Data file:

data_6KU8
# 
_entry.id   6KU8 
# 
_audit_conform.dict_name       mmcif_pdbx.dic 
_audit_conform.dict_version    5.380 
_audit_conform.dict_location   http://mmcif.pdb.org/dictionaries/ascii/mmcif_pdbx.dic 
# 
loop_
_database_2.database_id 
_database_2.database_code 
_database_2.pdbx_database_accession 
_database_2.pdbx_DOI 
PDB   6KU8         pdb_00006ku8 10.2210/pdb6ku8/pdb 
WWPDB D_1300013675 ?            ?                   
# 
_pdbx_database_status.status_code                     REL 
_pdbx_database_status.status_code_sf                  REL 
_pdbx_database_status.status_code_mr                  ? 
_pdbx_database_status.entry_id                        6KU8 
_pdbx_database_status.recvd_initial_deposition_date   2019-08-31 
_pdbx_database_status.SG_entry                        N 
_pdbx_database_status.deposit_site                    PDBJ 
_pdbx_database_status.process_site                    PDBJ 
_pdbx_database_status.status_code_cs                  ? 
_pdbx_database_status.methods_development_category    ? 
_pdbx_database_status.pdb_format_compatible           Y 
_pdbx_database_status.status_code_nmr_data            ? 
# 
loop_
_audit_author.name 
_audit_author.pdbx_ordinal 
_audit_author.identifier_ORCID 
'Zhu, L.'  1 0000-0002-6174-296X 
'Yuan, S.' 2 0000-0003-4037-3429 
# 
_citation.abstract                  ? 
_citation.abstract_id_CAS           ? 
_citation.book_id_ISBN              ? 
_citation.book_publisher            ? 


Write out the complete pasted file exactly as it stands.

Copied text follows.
data_6KU8
# 
_entry.id   6KU8 
# 
_audit_conform.dict_name       mmcif_pdbx.dic 
_audit_conform.dict_version    5.380 
_audit_conform.dict_location   http://mmcif.pdb.org/dictionaries/ascii/mmcif_pdbx.dic 
# 
loop_
_database_2.database_id 
_database_2.database_code 
_database_2.pdbx_database_accession 
_database_2.pdbx_DOI 
PDB   6KU8         pdb_00006ku8 10.2210/pdb6ku8/pdb 
WWPDB D_1300013675 ?            ?                   
# 
_pdbx_database_status.status_code                     REL 
_pdbx_database_status.status_code_sf                  REL 
_pdbx_database_status.status_code_mr                  ? 
_pdbx_database_status.entry_id                        6KU8 
_pdbx_database_status.recvd_initial_deposition_date   2019-08-31 
_pdbx_database_status.SG_entry                        N 
_pdbx_database_status.deposit_site                    PDBJ 
_pdbx_database_status.process_site                    PDBJ 
_pdbx_database_status.status_code_cs                  ? 
_pdbx_database_status.methods_development_category    ? 
_pdbx_database_status.pdb_format_compatible           Y 
_pdbx_database_status.status_code_nmr_data            ? 
# 
loop_
_audit_author.name 
_audit_author.pdbx_ordinal 
_audit_author.identifier_ORCID 
'Zhu, L.'  1 0000-0002-6174-296X 
'Yuan, S.' 2 0000-0003-4037-3429 
# 
_citation.abstract                  ? 
_citation.abstract_id_CAS           ? 
_citation.book_id_ISBN              ? 
_citation.book_publisher            ? 